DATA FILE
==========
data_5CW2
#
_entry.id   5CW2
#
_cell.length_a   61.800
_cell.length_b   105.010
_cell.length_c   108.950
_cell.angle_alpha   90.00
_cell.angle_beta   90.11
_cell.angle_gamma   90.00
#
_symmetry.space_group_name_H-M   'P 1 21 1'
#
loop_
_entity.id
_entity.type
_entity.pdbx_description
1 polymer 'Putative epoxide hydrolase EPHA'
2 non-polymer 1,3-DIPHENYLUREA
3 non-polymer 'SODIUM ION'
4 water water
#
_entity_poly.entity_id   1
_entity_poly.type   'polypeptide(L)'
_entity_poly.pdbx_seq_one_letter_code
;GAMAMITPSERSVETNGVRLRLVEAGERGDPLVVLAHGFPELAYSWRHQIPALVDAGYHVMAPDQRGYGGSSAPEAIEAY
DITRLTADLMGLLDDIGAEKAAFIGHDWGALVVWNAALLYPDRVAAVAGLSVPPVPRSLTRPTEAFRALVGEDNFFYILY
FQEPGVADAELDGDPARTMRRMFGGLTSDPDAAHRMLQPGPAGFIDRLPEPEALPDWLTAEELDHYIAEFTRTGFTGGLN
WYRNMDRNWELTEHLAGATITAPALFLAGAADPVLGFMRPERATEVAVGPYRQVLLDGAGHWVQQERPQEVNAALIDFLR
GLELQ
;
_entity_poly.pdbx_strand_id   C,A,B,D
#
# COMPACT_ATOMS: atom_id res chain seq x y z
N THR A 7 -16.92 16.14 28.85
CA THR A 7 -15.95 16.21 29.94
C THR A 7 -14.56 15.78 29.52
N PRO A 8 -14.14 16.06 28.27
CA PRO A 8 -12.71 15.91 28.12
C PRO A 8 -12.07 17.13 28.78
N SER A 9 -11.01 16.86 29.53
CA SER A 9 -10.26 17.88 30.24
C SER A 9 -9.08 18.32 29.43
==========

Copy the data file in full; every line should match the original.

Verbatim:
data_5CW2
#
_entry.id   5CW2
#
_cell.length_a   61.800
_cell.length_b   105.010
_cell.length_c   108.950
_cell.angle_alpha   90.00
_cell.angle_beta   90.11
_cell.angle_gamma   90.00
#
_symmetry.space_group_name_H-M   'P 1 21 1'
#
loop_
_entity.id
_entity.type
_entity.pdbx_description
1 polymer 'Putative epoxide hydrolase EPHA'
2 non-polymer 1,3-DIPHENYLUREA
3 non-polymer 'SODIUM ION'
4 water water
#
_entity_poly.entity_id   1
_entity_poly.type   'polypeptide(L)'
_entity_poly.pdbx_seq_one_letter_code
;GAMAMITPSERSVETNGVRLRLVEAGERGDPLVVLAHGFPELAYSWRHQIPALVDAGYHVMAPDQRGYGGSSAPEAIEAY
DITRLTADLMGLLDDIGAEKAAFIGHDWGALVVWNAALLYPDRVAAVAGLSVPPVPRSLTRPTEAFRALVGEDNFFYILY
FQEPGVADAELDGDPARTMRRMFGGLTSDPDAAHRMLQPGPAGFIDRLPEPEALPDWLTAEELDHYIAEFTRTGFTGGLN
WYRNMDRNWELTEHLAGATITAPALFLAGAADPVLGFMRPERATEVAVGPYRQVLLDGAGHWVQQERPQEVNAALIDFLR
GLELQ
;
_entity_poly.pdbx_strand_id   C,A,B,D
#
# COMPACT_ATOMS: atom_id res chain seq x y z
N THR A 7 -16.92 16.14 28.85
CA THR A 7 -15.95 16.21 29.94
C THR A 7 -14.56 15.78 29.52
N PRO A 8 -14.14 16.06 28.27
CA PRO A 8 -12.71 15.91 28.12
C PRO A 8 -12.07 17.13 28.78
N SER A 9 -11.01 16.86 29.53
CA SER A 9 -10.26 17.88 30.24
C SER A 9 -9.08 18.32 29.43